Last updated on October 9, 2018
Why another word processor? A friend on Facebook recently asked me this and I wrote what became a long post about it, which may be published soon. Here is a list of specific capabilities my word processor Liquid | Author brings though:
I see authoring as a process of dealing with complexly linked information and sewing it into a coherent, linear argument as clearly and credibly as possible. A consequence of this perspective is that authorship becomes a process of managing context. This means managing citations and the use of jargon.
For the management of citations I have built citation creation and checking in Author to be fast and accurate: Quick searches for the information and quick checking (the citation information comes up on a click and the reader can click through to the source, whether web page, book or even within a video at a specific point).
For the management of jargon I am part of building what we call a hyperGlossary which allows quick creation of glossary entries and flexible ways to see them while reading, along with the Doug @ 50 group.
Author is initially focused on student writing, since academia at least holds the torch for well thought-out writing. This means that Author does not export documents but rather features a Publishing module where the user can specify not only what format the document should be in for submission but also how the citations should be presented, including appending a list of References/Bibliography at the end and choosing whether citations should be shown with superscript numbers or names and years in brackets in the body of the text.
cmd-P on the Mac traditionally just means Print but in Author it opens a dialog for Publishing/Exporting via a wide variety of document formats where the author can decide how the citations should be handled. The citations are automatically appended to the back of the document, with either References or Bibliography and either with the name in brackets or by using superscript numbers in the body copy of the document.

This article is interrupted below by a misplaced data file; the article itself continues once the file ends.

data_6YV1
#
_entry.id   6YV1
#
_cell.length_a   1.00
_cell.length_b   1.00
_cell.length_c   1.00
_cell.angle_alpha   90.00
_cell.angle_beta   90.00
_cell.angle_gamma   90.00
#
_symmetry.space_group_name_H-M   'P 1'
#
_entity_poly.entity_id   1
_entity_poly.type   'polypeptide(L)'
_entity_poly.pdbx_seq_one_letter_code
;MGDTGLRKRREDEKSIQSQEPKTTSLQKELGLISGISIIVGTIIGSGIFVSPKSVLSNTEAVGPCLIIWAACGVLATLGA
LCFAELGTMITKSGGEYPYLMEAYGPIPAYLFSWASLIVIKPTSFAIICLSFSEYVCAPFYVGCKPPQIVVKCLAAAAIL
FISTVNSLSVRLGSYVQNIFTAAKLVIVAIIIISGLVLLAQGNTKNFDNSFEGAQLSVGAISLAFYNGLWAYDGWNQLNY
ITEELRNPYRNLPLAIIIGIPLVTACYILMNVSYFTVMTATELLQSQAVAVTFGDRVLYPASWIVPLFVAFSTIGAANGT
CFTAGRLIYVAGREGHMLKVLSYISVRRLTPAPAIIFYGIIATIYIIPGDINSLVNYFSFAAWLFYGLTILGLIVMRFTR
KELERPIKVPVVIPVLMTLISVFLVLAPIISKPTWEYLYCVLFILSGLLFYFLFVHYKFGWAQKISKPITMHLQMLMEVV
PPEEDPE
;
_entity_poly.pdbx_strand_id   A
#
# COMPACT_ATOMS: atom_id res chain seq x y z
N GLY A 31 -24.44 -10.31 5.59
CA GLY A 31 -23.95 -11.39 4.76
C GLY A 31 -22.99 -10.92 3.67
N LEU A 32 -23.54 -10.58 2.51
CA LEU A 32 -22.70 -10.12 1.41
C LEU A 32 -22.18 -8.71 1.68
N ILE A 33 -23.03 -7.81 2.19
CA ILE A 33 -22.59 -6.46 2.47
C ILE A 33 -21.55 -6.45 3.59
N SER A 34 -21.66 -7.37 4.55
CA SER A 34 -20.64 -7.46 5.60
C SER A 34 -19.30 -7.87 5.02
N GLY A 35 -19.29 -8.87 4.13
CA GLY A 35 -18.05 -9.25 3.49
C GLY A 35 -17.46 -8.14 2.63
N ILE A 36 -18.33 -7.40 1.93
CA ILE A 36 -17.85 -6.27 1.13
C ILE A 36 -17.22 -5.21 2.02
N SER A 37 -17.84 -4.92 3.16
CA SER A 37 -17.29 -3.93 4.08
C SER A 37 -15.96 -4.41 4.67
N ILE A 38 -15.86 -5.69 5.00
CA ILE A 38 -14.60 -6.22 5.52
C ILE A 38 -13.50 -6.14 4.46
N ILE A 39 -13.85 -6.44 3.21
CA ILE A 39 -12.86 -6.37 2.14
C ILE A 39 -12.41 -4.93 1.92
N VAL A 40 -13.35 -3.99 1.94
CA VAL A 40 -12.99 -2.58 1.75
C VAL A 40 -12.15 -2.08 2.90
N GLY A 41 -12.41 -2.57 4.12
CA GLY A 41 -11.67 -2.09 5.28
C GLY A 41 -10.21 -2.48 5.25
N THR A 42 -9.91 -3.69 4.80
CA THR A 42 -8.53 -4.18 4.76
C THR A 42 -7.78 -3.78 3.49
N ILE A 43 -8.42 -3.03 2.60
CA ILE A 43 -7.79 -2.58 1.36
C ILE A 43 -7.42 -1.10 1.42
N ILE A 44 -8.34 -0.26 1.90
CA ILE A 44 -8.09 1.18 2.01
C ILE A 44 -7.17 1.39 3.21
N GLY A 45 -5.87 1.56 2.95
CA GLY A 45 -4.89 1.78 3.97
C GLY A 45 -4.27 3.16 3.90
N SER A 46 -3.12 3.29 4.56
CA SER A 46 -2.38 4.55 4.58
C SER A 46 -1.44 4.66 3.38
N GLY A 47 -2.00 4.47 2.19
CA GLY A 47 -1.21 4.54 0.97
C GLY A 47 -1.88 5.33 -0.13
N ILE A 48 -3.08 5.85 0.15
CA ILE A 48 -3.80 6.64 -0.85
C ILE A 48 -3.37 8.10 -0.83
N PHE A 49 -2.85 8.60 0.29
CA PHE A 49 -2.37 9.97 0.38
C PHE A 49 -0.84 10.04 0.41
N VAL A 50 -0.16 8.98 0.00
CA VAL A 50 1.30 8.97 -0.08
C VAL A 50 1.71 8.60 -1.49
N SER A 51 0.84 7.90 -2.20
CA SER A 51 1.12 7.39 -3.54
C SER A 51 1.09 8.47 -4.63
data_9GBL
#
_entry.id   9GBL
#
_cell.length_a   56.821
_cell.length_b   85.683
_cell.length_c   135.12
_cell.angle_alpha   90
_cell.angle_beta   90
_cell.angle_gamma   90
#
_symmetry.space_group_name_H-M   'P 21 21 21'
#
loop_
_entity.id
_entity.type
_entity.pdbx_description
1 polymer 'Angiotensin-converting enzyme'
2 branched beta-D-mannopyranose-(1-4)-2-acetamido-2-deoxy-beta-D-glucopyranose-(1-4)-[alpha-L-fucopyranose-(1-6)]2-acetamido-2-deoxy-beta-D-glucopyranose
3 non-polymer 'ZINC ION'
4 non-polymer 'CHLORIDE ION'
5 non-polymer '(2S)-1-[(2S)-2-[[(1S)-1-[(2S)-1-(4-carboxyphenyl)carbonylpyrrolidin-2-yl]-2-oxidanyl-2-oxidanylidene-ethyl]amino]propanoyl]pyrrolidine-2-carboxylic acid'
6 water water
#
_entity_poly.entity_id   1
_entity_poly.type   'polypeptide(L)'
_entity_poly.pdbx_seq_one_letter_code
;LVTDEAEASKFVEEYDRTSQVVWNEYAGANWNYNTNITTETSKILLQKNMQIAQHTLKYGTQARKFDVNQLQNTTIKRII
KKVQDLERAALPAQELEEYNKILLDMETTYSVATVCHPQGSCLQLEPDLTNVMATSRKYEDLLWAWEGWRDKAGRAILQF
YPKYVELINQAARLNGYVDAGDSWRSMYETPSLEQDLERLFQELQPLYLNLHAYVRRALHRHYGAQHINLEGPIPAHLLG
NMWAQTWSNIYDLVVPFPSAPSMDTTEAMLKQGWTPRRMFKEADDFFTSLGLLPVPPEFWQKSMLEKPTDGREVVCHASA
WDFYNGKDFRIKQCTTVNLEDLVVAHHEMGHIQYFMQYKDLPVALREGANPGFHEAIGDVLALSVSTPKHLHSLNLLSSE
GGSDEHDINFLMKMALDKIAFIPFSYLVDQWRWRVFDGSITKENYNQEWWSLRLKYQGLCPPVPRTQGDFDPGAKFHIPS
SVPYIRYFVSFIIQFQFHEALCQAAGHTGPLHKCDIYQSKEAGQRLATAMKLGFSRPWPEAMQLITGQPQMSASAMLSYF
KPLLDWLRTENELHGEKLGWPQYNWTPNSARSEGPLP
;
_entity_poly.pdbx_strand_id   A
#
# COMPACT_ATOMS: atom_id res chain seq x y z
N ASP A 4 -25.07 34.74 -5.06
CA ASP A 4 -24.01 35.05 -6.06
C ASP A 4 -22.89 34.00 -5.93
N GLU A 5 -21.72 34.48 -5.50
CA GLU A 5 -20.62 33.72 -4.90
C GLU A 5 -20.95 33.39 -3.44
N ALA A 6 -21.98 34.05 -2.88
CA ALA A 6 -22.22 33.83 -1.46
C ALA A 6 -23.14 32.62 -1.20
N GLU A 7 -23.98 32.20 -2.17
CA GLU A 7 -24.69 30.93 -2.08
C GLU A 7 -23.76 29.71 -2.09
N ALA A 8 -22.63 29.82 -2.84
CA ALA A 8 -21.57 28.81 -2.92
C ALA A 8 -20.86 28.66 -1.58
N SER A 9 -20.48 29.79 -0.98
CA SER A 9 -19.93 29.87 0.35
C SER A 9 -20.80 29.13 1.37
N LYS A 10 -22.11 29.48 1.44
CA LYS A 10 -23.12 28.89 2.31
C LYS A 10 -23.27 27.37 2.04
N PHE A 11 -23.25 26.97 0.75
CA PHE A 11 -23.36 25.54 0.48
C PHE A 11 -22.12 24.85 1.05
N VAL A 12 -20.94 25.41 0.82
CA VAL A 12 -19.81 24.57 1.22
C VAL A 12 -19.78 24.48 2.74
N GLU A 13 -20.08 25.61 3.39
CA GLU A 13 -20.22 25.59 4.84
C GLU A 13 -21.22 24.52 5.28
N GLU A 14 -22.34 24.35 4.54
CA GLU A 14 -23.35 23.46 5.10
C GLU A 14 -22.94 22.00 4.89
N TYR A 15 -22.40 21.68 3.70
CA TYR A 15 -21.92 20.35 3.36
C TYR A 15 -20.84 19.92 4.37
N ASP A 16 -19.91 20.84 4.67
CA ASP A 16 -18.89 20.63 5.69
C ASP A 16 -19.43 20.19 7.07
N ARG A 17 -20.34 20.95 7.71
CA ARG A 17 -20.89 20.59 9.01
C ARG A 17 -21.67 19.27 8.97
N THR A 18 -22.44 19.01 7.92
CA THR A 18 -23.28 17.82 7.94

Any word is connected to a myriad of others, sometimes explicitly, such as with a hyperlink and other times implicitly, such as a word and its entry in a dictionary or jargon and its use in the field and it’s entries in glossaries. Liquid | Flow provides the user (in the capacity of an author or reader) with the ability to look up any text, and even images, in any online search engine or reference work within half a second through keyboard shortcuts. The tool is free and available from www.liquid.info which is also where Liquid | Author can be found. Please have a look, the tool has many other functions, some of which I hope you, dear reader, will find useful.
In Author I have changed the way the Search command works to accommodate a more focused interaction for the user question of ‘what does this term mean, wasn’t it introduced earlier in the text’? and ‘where else does this document cover this text’? In Author the user selects the text in question and hits cmd-f which changes the view of the document to only show the full sentences with that text. The user can then click to jump to any of these sentences or click in the margin to return to the regular view.
In Author the reader can pinch in on the trackpad to compress the document into showing only headings–all the body text is hidden–providing a quick access to a table of contents, leading onto the future work described below, and as an author, the user can re-arrange the headings in this view:
This is the area I am focusing on now, building what amounts to a digital Post-It Notes space where the author can put ideas all over the place, visually group and connect them and then collapse them into a traditional word processor view in order to linearise their argument, then explode it back out again, and back, as desired: liquid.info/view.html